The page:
Study abroad

You will have opportunities to study abroad through the Erasmus programme or the University's International Exchange Programme.

Programme structure

Find out more about the compulsory and optional courses in this degree programme.

We publish the latest available information for this programme. Please note that this may be for a previous academic year.

Details

Find out more about this programme's aims, what you will learn, how you will be assessed and what skills and knowledge you will develop.

We publish the latest available information for this programme. Please note that this may be for a previous academic year.

Key Information Set

Key Information Sets (KIS) are part of a government initiative to enhance the information that higher education institutions provide about their degree programmes.

KIS are available for most undergraduate programmes and are intended to make it easier for you to find information about the programmes you are interested in studying. It is one of many sources of information available that will enable you to make an informed decision on what and where to study.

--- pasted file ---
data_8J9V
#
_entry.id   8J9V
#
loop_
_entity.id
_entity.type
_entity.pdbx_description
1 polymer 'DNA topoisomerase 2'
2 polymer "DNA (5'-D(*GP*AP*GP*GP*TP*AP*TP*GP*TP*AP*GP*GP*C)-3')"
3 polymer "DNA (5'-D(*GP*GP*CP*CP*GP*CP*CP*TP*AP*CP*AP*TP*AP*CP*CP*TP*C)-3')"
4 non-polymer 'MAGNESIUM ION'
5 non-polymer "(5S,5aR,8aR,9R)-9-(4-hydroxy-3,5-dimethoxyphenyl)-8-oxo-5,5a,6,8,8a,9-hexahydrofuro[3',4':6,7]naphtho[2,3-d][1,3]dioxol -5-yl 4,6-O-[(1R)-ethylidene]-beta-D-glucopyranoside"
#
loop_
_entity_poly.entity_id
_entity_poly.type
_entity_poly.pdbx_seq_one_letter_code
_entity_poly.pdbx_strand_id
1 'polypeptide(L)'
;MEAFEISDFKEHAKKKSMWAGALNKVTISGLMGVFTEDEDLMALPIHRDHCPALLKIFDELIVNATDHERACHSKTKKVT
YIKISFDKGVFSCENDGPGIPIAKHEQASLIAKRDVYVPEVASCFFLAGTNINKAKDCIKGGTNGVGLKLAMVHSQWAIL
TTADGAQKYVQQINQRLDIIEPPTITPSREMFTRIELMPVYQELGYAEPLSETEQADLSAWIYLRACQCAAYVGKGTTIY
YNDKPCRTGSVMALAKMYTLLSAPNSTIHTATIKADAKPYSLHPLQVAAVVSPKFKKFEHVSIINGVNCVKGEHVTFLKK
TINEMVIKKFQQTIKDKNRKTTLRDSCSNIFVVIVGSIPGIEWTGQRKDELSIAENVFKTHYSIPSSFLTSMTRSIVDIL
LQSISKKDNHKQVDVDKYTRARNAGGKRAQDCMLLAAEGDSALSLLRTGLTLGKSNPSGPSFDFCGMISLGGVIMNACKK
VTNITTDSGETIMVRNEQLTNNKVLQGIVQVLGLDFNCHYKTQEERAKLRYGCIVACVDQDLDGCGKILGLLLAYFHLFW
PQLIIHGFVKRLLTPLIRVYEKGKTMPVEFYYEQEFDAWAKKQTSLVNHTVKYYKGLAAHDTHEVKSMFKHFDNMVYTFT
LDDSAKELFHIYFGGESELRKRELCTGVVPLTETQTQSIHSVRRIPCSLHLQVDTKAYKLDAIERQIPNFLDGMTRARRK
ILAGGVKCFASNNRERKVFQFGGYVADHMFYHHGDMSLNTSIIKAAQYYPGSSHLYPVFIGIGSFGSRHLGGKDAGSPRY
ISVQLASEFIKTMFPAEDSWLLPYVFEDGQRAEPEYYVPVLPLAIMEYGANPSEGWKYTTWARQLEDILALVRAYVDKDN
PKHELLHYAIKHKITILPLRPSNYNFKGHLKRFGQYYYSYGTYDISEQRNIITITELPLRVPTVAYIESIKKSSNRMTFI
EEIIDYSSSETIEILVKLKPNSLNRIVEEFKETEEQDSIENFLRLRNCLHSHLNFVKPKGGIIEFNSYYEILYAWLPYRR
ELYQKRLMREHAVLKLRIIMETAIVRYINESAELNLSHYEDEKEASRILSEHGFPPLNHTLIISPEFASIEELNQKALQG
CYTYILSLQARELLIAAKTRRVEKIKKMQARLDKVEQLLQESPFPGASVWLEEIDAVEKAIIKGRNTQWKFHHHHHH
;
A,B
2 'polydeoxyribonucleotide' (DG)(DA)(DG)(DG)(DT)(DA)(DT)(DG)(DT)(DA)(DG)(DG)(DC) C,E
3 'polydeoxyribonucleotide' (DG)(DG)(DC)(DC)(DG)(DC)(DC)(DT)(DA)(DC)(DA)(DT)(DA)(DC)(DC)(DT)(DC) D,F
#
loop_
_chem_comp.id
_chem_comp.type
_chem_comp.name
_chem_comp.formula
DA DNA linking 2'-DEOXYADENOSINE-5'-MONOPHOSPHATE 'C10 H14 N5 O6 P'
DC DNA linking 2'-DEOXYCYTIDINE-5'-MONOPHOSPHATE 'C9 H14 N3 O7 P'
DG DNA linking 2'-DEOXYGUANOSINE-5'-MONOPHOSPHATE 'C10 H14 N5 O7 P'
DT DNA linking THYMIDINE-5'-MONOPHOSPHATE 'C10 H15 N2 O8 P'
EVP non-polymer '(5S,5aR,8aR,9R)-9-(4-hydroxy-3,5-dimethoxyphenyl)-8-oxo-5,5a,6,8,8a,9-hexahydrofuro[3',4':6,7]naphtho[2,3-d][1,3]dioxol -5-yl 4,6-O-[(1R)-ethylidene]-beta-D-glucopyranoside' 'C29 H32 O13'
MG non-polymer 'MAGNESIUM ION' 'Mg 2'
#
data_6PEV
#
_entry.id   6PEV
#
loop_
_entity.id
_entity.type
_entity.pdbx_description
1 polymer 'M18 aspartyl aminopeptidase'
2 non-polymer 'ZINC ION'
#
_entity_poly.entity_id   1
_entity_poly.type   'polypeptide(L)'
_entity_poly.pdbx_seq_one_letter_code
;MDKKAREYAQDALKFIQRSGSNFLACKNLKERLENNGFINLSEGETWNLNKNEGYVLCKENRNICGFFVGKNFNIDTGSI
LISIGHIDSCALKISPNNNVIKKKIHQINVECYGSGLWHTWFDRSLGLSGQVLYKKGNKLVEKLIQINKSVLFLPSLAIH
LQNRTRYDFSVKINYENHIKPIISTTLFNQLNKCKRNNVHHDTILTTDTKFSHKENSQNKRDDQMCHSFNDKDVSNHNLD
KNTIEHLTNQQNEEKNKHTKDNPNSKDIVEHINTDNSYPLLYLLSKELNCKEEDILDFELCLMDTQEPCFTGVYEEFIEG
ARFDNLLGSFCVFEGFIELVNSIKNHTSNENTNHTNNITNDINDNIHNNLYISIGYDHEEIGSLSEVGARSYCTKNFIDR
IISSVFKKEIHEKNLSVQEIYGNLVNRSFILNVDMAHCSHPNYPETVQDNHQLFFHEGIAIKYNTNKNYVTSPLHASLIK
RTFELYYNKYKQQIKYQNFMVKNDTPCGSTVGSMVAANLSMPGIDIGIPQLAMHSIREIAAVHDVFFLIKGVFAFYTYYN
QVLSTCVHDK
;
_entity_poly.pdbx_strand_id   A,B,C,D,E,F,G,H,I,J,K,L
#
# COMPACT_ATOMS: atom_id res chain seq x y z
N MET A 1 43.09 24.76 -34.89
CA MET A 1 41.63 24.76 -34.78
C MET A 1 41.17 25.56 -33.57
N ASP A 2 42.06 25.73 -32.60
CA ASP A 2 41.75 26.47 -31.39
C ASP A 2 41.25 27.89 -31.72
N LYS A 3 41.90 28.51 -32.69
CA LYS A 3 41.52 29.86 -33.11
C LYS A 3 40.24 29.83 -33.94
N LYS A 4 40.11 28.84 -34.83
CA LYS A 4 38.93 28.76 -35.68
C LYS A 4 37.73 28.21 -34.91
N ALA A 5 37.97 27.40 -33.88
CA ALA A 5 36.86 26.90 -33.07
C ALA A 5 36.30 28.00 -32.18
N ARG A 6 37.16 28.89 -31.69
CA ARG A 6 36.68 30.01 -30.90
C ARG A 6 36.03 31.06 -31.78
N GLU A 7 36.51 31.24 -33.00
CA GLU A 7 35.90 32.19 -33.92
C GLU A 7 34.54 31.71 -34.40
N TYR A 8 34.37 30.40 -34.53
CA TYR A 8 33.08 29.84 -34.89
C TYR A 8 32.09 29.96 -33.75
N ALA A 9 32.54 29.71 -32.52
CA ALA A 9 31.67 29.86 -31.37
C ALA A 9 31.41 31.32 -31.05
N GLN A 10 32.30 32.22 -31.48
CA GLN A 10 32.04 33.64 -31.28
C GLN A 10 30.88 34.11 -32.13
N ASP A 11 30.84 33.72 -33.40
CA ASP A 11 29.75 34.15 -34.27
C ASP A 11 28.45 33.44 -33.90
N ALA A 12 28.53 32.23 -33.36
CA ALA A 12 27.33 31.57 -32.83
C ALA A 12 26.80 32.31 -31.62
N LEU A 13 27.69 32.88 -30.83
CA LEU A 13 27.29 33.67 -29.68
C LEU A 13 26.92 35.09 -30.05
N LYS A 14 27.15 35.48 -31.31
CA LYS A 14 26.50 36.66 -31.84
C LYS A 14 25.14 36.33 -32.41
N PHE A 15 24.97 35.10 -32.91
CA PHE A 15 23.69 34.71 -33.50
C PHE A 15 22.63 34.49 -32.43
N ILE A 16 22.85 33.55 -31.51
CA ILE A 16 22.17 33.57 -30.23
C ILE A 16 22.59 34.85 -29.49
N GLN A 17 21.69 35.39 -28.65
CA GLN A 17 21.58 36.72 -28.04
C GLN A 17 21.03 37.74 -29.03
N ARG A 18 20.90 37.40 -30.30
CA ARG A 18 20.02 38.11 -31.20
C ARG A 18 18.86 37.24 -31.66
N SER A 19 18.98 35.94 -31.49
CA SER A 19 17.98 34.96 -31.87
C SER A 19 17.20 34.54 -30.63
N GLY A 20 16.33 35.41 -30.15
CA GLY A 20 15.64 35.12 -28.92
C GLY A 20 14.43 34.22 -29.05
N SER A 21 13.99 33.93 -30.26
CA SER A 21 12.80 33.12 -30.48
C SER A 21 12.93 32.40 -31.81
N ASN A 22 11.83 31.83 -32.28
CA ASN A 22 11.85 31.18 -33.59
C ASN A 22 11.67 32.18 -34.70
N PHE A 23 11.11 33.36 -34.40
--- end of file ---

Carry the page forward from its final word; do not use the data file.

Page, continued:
You can also use this website to find more information on our programmes and the learning environment you will experience at the University of Edinburgh.

Please note that some programmes do not have data available and will not display a KIS.

Why choose Edinburgh?

Choose to study with us and you will be investing in an education that will help you build a successful future.

You'll be taught by world-leading experts who will give you a lifelong thirst for knowledge and understanding.

Our research-led teaching encourages a pioneering, innovative and independent attitude to learning, while our focus on professional skills ensures success within and beyond University.

Our undergraduate Open Days are a great opportunity to come and see the University for yourself. You can learn more about the range of degree programmes available and ask questions about admissions, accommodation and job prospects.

About this programme

We publish the latest available information for this programme. Please note that this may be for a previous academic year.